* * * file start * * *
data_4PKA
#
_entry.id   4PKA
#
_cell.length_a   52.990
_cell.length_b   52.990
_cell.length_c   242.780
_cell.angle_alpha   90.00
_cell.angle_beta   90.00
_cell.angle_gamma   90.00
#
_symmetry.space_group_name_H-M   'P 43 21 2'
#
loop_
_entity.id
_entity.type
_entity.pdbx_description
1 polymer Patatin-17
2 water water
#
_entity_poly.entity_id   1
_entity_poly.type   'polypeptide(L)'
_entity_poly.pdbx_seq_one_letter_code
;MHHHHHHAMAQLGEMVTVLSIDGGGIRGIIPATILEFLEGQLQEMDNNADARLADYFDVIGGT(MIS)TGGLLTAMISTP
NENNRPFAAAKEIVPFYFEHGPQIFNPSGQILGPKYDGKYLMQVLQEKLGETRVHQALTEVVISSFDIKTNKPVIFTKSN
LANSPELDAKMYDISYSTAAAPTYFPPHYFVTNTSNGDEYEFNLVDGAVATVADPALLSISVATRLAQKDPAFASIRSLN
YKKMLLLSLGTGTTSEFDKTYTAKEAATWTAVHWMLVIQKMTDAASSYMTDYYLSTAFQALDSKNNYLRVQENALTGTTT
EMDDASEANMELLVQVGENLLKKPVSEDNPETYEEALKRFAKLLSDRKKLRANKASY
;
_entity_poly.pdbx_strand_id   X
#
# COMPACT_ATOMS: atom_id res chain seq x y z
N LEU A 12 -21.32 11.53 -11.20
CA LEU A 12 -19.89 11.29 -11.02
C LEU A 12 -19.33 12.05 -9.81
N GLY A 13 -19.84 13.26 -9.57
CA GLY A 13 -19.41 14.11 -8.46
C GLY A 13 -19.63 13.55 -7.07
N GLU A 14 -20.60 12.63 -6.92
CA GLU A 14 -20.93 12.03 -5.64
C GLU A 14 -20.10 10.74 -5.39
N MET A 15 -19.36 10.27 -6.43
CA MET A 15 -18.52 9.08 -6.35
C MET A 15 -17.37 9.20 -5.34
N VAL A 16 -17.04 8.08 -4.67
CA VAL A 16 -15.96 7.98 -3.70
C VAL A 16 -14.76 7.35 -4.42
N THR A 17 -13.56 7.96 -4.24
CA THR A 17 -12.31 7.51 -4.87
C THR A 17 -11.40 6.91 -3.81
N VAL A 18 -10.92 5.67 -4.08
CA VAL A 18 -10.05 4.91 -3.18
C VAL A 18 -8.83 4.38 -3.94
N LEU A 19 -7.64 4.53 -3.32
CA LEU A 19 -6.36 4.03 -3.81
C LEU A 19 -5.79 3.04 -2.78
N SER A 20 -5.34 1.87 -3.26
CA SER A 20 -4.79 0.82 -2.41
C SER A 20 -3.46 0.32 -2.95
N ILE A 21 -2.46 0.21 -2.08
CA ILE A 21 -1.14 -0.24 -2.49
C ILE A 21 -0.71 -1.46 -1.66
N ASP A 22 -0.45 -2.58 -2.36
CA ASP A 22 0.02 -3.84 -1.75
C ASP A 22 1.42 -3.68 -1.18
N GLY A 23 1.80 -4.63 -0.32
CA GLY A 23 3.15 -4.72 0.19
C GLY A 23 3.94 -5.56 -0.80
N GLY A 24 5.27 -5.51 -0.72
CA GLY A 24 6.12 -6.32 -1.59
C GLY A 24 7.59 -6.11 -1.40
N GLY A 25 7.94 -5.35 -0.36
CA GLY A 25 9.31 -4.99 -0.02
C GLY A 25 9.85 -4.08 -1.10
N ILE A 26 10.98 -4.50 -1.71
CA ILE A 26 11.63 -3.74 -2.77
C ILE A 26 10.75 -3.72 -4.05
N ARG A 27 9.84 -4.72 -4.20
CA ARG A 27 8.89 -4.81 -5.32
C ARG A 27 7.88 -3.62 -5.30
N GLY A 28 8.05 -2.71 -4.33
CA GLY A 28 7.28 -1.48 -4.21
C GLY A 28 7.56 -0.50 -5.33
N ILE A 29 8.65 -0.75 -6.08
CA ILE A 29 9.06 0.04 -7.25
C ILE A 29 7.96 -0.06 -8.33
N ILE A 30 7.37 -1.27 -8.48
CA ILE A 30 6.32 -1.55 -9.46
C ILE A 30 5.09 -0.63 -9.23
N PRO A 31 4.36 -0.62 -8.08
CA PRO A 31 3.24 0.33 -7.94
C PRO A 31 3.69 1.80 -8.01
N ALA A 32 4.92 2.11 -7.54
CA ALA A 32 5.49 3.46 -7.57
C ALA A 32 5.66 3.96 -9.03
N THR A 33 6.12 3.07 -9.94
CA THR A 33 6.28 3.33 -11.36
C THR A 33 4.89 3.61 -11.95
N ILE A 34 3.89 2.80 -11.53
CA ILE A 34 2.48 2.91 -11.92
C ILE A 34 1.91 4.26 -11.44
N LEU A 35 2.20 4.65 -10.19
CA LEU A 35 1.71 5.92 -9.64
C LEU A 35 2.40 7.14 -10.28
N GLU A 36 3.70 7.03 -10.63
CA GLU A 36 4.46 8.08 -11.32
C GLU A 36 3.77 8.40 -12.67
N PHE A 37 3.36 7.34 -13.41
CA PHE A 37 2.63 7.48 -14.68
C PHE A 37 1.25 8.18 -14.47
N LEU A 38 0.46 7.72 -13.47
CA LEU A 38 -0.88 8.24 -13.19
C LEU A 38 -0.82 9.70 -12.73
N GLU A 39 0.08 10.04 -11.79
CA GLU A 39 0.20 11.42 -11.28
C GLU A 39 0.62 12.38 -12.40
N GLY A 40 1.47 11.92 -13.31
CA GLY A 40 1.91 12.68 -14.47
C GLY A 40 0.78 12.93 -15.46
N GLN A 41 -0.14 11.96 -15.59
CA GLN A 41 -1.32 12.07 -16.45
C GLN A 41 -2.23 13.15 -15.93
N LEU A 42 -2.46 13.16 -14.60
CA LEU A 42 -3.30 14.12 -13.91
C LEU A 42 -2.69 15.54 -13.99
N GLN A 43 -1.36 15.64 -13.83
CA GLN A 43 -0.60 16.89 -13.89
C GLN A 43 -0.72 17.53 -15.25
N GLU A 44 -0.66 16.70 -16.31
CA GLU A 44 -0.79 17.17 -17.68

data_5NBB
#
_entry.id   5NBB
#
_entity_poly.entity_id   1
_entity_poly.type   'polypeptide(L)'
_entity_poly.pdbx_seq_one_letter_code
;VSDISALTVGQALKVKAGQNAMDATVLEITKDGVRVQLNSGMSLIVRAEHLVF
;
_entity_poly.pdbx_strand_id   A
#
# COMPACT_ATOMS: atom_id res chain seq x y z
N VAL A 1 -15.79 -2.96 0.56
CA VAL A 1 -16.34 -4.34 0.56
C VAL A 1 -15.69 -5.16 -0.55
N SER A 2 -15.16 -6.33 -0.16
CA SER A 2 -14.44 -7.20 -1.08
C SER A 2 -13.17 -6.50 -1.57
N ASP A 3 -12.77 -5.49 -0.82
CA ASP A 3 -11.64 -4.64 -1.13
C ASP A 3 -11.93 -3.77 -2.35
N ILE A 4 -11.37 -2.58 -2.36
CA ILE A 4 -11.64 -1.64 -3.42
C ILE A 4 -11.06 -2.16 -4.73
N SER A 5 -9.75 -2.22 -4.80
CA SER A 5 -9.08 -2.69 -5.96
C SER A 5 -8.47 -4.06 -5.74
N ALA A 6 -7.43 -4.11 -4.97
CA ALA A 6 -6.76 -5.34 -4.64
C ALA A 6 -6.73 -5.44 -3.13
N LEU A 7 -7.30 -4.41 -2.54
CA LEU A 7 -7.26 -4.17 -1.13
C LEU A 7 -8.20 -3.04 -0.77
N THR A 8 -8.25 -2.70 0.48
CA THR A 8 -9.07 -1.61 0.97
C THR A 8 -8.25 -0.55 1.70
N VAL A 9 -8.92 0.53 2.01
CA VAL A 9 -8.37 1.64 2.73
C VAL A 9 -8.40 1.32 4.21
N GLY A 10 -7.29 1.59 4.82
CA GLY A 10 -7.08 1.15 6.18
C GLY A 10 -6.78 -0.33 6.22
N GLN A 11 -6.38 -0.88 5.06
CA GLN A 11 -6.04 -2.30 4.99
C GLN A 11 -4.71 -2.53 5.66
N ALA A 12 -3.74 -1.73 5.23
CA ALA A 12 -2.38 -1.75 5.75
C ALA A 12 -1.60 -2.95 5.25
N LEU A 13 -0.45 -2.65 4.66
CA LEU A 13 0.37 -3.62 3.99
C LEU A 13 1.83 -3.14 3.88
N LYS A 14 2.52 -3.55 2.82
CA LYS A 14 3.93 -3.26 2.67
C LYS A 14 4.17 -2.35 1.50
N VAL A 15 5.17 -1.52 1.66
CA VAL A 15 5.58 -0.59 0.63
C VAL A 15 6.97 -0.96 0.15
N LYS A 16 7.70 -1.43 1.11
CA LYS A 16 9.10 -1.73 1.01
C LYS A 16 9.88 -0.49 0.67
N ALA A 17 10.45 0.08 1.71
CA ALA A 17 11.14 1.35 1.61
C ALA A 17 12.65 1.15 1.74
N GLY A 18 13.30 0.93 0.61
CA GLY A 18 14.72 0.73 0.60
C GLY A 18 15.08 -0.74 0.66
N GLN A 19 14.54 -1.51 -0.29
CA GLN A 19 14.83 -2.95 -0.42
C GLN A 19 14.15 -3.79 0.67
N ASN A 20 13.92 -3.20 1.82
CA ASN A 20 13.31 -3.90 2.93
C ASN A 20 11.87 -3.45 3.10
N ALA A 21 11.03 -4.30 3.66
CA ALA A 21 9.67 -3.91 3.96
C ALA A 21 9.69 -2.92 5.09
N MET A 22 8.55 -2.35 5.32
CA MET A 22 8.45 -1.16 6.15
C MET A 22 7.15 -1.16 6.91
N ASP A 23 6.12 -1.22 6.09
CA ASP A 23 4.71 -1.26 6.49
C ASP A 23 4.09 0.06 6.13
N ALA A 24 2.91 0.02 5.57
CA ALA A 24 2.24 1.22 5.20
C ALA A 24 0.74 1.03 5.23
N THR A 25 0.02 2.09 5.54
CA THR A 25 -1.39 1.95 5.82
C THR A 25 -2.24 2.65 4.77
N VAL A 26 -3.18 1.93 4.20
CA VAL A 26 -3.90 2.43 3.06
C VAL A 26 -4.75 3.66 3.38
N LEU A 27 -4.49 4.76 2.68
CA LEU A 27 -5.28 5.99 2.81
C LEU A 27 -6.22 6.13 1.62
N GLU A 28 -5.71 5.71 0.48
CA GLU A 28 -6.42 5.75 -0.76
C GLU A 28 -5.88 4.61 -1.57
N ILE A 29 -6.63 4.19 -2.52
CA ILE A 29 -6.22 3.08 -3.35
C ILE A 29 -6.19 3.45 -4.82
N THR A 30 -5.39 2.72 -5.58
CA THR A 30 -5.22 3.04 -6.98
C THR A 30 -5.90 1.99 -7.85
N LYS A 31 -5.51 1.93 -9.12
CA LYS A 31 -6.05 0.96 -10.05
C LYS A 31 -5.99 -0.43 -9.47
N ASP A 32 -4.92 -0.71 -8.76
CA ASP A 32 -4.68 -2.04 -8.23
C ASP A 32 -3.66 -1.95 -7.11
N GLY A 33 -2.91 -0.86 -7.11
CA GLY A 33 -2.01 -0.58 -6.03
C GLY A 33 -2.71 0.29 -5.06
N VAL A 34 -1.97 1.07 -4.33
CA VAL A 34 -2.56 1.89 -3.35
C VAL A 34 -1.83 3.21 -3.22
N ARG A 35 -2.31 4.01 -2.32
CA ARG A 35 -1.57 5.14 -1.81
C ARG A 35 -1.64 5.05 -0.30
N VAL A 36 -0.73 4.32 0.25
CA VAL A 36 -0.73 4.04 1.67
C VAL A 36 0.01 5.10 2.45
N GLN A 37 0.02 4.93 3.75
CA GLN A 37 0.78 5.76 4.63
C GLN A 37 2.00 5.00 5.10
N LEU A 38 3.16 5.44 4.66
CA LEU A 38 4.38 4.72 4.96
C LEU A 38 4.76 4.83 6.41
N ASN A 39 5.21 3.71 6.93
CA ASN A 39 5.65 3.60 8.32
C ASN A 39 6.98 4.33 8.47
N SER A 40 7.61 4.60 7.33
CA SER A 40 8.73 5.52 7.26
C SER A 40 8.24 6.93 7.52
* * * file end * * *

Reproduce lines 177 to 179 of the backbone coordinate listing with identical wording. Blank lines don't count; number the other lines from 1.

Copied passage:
CA ALA A 12 -2.38 -1.75 5.75
C ALA A 12 -1.60 -2.95 5.25
N LEU A 13 -0.45 -2.65 4.66